To the members of our parliamentary caucus: I have been privileged to work with each and every one of you. Our caucus meetings were always the highlight of my week. It has been my role to ask a great deal from you. And now I am going to do so again. Canadians will be closely watching you in the months to come. Colleagues, I know you will make the tens of thousands of members of our party proud of you by demonstrating the same seamless teamwork and solidarity that has earned us the confidence of millions of Canadians in the recent election.

To my fellow Quebecers: On May 2nd, you made an historic decision. You decided that the way to replace Canada’s Conservative federal government with something better was by working together in partnership with progressive-minded Canadians across the country. You made the right decision then; it is still the right decision today; and it will be the right decision right through to the next election, when we will succeed, together. You have elected a superb team of New Democrats to Parliament. They are going to be doing remarkable things in the years to come to make this country better for us all.

To young Canadians: All my life I have worked to make things better. Hope and optimism have defined my political career, and I continue to be hopeful and optimistic about Canada. Young people have been a great source of inspiration for me. I have met and talked with so many of you about your dreams, your frustrations, and your ideas for change. More and more, you are engaging in politics because you want to change things for the better. Many of you have placed your trust in our party. As my time in political life draws to a close I want to share with you my belief in your power to change this country and this world. There are great challenges before you, from the overwhelming nature of climate change to the unfairness of an economy that excludes so many from our collective wealth, and the changes necessary to build a more inclusive and generous Canada. I believe in you. Your energy, your vision, your passion for justice are exactly what this country needs today. You need to be at the heart of our economy, our political life, and our plans for the present and the future.

And finally, to all Canadians: Canada is a great country, one of the hopes of the world. We can be a better one – a country of greater equality, justice, and opportunity. We can build a prosperous economy and a society that shares its benefits more fairly. We can look after our seniors. We can offer better futures for our children. We can do our part to save the world’s environment. We can restore our good name in the world. We can do all of these things because we finally have a party system at the national level where there are real choices; where your vote matters; where working for change can actually bring about change. In the months and years to come, New Democrats will put a compelling new alternative to you. My colleagues in our party are an impressive, committed team. Give them a careful hearing; consider the alternatives; and consider that we can be a better, fairer, more equal country by working together. Don’t let them tell you it can’t be done.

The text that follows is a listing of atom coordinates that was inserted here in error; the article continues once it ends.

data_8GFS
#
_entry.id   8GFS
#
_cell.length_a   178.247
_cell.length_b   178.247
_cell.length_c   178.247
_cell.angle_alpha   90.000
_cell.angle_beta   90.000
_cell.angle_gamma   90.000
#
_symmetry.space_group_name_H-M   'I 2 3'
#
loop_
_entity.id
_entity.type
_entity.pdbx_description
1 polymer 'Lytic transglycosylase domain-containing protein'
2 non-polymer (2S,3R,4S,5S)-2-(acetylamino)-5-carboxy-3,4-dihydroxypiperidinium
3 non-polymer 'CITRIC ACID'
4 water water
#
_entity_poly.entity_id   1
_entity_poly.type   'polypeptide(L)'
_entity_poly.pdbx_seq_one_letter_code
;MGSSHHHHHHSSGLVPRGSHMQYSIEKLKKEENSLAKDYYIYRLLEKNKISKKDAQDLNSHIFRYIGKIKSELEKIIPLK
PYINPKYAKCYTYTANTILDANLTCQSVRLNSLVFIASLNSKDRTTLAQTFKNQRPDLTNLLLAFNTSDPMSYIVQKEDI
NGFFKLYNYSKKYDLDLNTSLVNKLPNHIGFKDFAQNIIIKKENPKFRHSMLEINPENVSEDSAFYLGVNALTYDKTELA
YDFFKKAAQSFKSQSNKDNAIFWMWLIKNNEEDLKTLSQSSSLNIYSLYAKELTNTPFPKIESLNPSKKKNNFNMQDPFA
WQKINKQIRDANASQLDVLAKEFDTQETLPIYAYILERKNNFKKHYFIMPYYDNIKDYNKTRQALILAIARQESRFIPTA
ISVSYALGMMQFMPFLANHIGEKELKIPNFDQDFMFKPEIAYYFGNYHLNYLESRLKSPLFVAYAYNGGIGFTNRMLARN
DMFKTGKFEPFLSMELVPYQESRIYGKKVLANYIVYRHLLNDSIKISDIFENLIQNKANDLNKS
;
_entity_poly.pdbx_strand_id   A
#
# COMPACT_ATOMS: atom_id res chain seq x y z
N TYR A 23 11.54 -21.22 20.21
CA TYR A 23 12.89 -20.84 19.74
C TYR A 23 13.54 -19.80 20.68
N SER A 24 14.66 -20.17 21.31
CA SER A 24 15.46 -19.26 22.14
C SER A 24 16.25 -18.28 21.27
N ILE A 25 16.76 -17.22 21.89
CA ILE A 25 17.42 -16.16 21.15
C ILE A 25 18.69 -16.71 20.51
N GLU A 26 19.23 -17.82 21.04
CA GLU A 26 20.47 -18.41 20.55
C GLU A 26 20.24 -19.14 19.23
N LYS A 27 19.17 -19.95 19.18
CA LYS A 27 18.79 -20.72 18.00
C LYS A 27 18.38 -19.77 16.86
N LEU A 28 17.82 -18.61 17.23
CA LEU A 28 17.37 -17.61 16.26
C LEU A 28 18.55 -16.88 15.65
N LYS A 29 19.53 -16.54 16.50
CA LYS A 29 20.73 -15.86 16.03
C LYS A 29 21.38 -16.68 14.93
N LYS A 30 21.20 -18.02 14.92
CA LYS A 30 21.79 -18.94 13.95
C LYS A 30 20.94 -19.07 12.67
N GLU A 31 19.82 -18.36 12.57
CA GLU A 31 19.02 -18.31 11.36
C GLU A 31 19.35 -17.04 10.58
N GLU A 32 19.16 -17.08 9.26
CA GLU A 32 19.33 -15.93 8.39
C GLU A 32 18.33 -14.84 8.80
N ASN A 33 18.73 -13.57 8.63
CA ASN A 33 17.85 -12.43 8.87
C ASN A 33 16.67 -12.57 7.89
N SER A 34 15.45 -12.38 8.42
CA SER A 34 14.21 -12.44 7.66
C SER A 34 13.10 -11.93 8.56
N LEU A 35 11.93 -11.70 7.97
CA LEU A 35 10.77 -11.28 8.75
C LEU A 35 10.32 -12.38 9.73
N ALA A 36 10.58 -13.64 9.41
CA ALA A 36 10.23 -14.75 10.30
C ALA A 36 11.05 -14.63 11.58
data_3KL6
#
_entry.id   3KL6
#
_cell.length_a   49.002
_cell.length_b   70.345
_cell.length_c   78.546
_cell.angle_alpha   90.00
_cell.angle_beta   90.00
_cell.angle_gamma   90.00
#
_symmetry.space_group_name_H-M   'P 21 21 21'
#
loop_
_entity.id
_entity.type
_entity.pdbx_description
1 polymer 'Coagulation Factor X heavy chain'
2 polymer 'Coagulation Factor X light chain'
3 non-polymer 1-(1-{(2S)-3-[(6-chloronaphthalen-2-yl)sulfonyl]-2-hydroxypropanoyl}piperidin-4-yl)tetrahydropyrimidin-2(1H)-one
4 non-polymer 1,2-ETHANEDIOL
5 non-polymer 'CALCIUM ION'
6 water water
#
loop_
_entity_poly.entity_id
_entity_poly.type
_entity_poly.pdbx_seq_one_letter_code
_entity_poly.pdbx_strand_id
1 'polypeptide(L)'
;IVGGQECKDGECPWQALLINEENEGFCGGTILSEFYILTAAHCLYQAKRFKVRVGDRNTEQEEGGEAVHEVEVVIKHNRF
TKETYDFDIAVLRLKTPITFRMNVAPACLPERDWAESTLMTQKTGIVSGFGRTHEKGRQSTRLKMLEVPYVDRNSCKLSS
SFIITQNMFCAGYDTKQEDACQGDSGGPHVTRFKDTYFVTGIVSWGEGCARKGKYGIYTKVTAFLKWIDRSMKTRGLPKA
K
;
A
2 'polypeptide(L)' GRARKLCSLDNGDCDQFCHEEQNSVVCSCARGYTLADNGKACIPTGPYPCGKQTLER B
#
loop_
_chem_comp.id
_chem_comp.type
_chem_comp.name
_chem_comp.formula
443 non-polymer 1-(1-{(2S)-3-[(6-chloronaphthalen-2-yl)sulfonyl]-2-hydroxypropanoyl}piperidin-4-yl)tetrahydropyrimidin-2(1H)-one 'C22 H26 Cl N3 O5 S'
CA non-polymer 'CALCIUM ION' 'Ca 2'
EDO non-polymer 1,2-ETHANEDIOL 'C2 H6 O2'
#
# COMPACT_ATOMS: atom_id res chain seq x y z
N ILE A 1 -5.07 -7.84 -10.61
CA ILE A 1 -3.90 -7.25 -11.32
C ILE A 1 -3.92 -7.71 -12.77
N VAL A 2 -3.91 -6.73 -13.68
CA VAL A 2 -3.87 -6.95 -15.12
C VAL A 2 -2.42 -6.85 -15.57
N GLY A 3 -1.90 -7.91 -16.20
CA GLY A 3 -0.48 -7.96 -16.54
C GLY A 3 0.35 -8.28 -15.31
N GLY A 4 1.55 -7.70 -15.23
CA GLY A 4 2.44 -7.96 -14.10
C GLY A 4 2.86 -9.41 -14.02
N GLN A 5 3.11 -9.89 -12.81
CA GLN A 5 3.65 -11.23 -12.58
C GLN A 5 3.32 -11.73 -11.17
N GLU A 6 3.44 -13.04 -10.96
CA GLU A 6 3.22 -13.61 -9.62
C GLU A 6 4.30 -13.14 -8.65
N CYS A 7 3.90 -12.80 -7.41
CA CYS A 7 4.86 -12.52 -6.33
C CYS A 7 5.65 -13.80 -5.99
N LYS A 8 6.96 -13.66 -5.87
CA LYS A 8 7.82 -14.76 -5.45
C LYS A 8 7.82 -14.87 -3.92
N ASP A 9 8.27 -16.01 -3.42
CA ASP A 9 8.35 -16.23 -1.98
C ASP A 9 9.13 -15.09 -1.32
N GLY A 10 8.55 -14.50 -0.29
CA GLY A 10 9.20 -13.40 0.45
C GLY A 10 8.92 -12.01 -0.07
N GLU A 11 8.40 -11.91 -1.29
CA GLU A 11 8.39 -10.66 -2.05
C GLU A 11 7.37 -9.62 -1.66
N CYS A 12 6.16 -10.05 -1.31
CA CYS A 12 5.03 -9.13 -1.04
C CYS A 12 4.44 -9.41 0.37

My friends, love is better than anger. Hope is better than fear. Optimism is better than despair. So let us be loving, hopeful and optimistic. And we’ll change the world.

All my very best,

Jack Layton

Thursday, August 18, 2011

The Great Legacy of Stanford

When most people think of Stanford they probably think of... I don't know, a fancy school or whatever? Well, when I think of Stanford, the next words that pop into my head are often "prison experiment."

Did you take psych in your undergrad? Then you probably are nodding your head with me. Or groaning inwardly at being reminded of your useless psychology undergrad degree*.

For the uninitiated: the Stanford Prison Experiment happened 40 years ago yesterday (prompting this celebratory post!) and is one of the more controversial studies in psychology's history, from before the days when we had strict ethics committees to make sure we didn't eff people up for life. Basically, they assigned 24 healthy young dudes to roles as prisoners or prison guards randomly, and converted a basement somewhere on campus into a makeshift prison. They were to be there for a week, and the goal was to see what would happen to people in these assigned roles.

Well, they canceled the mothah, because these guys got right out of hand. Within a day the guards were abusing the prisoners and the prisoners were getting all terrified and acting like victims, and NOBODY STOPPED IT. Even Zimbardo, the guy running it, got lost in his role as the prison warden and let the study continue for days after things got bad.

I love this study for two reasons, one of which is incredibly horrible of me:

1. While it is one of the studies that prompted all the stringent ethics policies researchers must now meet, it shows what kind of fascinating things we could find out about human nature when we don't worry about ethics. Of course the ethics we have now are a good thing, but there is a lot we will never know because of their existence. It appeals to the evil scientist in me that just wants to put people in various boxes and see what happens.

2. It allows me to be really pretentious in arguments and say things like "oh, you THINK things like personality, values, and ethics make you a good person, but really you just need to become a prison guard for a couple of days and you'll turn into a monster. IT'S BEEN PROVEN BY SCIENCE."